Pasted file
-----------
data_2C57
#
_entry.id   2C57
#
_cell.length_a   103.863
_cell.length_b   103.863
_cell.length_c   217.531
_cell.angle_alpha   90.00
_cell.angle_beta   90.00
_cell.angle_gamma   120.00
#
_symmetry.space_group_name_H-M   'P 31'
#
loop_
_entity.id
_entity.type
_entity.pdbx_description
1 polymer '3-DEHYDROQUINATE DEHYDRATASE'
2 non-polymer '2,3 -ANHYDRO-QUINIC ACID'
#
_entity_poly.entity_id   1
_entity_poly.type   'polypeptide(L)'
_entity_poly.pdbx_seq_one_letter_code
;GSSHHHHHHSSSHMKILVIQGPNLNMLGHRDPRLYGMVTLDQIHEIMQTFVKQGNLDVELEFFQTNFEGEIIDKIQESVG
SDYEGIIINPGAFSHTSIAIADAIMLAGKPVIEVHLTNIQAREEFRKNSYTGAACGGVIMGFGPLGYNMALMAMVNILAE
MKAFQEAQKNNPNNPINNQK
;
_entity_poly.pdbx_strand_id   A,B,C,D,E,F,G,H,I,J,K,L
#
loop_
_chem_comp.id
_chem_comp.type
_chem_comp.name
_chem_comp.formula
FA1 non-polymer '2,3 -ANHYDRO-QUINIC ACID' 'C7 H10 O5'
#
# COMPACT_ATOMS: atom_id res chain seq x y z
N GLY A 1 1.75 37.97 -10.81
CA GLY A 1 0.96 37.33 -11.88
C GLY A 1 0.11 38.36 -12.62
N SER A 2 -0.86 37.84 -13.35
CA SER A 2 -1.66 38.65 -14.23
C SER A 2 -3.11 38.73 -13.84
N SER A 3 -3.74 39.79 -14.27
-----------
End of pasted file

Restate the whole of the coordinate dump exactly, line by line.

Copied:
data_2C57
#
_entry.id   2C57
#
_cell.length_a   103.863
_cell.length_b   103.863
_cell.length_c   217.531
_cell.angle_alpha   90.00
_cell.angle_beta   90.00
_cell.angle_gamma   120.00
#
_symmetry.space_group_name_H-M   'P 31'
#
loop_
_entity.id
_entity.type
_entity.pdbx_description
1 polymer '3-DEHYDROQUINATE DEHYDRATASE'
2 non-polymer '2,3 -ANHYDRO-QUINIC ACID'
#
_entity_poly.entity_id   1
_entity_poly.type   'polypeptide(L)'
_entity_poly.pdbx_seq_one_letter_code
;GSSHHHHHHSSSHMKILVIQGPNLNMLGHRDPRLYGMVTLDQIHEIMQTFVKQGNLDVELEFFQTNFEGEIIDKIQESVG
SDYEGIIINPGAFSHTSIAIADAIMLAGKPVIEVHLTNIQAREEFRKNSYTGAACGGVIMGFGPLGYNMALMAMVNILAE
MKAFQEAQKNNPNNPINNQK
;
_entity_poly.pdbx_strand_id   A,B,C,D,E,F,G,H,I,J,K,L
#
loop_
_chem_comp.id
_chem_comp.type
_chem_comp.name
_chem_comp.formula
FA1 non-polymer '2,3 -ANHYDRO-QUINIC ACID' 'C7 H10 O5'
#
# COMPACT_ATOMS: atom_id res chain seq x y z
N GLY A 1 1.75 37.97 -10.81
CA GLY A 1 0.96 37.33 -11.88
C GLY A 1 0.11 38.36 -12.62
N SER A 2 -0.86 37.84 -13.35
CA SER A 2 -1.66 38.65 -14.23
C SER A 2 -3.11 38.73 -13.84
N SER A 3 -3.74 39.79 -14.27